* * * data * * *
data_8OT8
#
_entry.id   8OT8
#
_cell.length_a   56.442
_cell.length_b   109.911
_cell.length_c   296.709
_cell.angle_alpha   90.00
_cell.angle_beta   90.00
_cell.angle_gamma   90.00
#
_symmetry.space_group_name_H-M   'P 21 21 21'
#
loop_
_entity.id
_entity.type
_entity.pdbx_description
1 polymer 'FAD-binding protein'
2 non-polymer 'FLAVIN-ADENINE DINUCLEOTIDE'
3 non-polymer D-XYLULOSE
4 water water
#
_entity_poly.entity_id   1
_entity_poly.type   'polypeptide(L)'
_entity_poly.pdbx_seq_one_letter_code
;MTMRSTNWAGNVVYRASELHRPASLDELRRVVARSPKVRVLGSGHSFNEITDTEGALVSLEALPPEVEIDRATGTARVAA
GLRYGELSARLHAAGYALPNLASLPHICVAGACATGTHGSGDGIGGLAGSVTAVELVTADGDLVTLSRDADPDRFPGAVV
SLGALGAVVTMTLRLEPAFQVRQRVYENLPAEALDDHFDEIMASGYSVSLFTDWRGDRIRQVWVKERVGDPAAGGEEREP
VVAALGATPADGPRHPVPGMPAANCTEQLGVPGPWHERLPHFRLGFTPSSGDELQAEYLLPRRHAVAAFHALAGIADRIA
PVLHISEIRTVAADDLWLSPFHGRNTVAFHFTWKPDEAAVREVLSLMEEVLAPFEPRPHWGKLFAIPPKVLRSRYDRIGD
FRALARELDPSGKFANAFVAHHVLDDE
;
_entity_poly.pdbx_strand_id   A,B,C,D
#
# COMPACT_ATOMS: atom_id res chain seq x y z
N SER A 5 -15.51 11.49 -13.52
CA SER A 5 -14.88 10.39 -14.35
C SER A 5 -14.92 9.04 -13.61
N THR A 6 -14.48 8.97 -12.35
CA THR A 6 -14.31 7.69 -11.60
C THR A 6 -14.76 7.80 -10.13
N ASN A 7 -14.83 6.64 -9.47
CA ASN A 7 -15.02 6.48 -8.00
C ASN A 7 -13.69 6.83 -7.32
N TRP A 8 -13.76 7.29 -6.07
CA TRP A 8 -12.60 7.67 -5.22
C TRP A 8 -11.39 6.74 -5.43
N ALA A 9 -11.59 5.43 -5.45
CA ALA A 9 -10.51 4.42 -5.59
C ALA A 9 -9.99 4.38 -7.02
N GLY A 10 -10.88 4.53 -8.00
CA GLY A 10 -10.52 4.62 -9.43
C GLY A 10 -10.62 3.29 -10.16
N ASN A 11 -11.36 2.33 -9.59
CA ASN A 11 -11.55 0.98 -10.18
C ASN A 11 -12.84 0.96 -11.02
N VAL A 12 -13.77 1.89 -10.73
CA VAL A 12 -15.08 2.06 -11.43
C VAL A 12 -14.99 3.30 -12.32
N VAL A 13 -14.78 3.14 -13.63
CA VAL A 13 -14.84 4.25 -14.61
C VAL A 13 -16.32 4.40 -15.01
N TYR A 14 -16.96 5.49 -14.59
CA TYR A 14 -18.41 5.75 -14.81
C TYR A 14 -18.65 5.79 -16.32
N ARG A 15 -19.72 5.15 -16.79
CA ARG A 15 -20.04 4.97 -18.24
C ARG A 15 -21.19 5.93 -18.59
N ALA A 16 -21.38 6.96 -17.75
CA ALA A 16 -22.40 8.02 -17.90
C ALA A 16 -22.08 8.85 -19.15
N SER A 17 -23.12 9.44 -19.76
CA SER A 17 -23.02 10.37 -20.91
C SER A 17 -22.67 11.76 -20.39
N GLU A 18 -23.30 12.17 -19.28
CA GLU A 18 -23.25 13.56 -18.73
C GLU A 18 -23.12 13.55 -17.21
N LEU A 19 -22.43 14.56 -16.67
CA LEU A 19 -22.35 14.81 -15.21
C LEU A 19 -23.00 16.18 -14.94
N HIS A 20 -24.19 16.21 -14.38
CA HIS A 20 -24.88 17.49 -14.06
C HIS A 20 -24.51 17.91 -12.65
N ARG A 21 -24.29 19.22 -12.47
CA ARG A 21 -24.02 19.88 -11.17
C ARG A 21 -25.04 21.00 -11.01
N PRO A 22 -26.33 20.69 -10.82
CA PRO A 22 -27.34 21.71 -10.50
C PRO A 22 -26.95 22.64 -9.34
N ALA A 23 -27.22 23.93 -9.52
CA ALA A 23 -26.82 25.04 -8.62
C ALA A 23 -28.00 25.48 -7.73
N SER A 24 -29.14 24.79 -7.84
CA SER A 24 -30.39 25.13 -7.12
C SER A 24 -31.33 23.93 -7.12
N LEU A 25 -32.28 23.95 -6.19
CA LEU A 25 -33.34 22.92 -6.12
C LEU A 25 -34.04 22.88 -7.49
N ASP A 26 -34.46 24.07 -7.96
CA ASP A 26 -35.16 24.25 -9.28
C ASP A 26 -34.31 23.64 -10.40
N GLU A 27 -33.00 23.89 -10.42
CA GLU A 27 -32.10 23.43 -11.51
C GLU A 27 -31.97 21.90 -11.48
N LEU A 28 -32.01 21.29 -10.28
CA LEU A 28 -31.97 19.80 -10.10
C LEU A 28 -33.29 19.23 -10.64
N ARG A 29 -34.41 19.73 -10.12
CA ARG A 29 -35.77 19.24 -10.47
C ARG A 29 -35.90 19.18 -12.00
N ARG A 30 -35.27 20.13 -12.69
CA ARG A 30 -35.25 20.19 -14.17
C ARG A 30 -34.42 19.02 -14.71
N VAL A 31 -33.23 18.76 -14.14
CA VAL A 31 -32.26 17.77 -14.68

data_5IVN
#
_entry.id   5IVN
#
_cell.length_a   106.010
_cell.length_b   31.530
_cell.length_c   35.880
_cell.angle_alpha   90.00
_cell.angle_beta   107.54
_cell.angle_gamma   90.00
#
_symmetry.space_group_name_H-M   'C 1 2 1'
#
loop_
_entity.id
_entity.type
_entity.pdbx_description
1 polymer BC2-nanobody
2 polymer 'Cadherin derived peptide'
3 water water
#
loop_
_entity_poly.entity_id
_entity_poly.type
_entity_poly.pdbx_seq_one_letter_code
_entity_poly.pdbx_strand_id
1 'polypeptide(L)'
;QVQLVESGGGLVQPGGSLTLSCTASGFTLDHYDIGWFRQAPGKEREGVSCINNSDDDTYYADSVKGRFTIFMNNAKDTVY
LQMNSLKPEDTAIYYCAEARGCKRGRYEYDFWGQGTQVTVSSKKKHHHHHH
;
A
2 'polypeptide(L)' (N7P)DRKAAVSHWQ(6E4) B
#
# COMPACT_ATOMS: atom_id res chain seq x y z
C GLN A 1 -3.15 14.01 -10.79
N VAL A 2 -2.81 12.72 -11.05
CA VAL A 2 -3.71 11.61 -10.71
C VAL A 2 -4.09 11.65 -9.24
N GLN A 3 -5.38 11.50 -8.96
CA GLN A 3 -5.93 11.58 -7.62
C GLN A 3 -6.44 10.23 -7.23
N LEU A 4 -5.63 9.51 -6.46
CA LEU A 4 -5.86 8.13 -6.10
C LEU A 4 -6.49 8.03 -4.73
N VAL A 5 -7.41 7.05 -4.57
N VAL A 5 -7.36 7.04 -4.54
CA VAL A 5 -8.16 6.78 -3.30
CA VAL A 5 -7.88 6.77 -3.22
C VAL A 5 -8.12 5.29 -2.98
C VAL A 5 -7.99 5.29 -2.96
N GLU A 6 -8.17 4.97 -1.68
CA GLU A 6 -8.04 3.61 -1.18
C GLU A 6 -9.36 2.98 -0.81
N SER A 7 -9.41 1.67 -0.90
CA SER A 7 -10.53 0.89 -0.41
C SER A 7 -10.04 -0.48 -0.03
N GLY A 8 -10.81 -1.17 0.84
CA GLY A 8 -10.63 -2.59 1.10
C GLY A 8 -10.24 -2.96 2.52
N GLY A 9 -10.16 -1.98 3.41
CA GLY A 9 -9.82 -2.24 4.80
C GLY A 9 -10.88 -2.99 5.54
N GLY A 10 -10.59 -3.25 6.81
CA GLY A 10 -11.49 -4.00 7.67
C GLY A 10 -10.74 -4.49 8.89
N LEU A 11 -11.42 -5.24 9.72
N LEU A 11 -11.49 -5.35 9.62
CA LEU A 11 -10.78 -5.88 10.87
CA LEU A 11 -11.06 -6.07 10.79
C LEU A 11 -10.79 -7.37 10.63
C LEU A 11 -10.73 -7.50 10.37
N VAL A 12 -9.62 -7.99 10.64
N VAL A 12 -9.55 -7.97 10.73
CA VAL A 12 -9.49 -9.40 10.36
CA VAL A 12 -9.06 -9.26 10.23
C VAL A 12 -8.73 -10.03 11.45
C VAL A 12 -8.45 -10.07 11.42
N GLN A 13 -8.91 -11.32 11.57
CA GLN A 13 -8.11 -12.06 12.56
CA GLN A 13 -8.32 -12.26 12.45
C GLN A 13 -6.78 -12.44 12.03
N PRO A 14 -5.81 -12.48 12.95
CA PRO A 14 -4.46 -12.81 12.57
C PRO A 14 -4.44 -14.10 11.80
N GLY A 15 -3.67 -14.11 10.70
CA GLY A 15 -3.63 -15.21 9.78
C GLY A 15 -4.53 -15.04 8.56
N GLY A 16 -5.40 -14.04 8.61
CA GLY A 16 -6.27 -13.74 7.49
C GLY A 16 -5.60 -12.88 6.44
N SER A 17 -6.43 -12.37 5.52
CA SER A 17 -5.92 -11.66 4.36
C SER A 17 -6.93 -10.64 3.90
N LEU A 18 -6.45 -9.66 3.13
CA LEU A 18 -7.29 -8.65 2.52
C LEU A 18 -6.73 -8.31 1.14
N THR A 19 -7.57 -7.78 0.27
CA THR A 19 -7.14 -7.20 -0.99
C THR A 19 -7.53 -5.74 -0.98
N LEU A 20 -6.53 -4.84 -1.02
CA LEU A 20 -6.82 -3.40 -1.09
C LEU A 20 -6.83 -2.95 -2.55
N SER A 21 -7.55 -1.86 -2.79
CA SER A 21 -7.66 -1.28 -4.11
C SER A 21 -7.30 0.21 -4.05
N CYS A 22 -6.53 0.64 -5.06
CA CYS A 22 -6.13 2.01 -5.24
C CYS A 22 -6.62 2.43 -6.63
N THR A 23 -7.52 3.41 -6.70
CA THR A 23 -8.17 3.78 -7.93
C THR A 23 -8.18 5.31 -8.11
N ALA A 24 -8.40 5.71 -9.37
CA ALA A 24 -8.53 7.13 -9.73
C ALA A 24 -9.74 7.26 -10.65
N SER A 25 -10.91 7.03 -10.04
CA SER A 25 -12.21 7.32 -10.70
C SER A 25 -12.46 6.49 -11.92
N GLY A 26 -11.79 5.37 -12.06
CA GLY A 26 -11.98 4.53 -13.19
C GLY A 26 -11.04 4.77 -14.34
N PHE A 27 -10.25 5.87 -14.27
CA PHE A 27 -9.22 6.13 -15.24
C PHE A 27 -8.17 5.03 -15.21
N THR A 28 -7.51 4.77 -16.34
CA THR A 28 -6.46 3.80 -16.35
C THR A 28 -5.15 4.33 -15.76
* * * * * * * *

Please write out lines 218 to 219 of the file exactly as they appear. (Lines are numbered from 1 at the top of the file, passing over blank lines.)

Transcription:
N SER A 21 -7.55 -1.86 -2.79
CA SER A 21 -7.66 -1.28 -4.11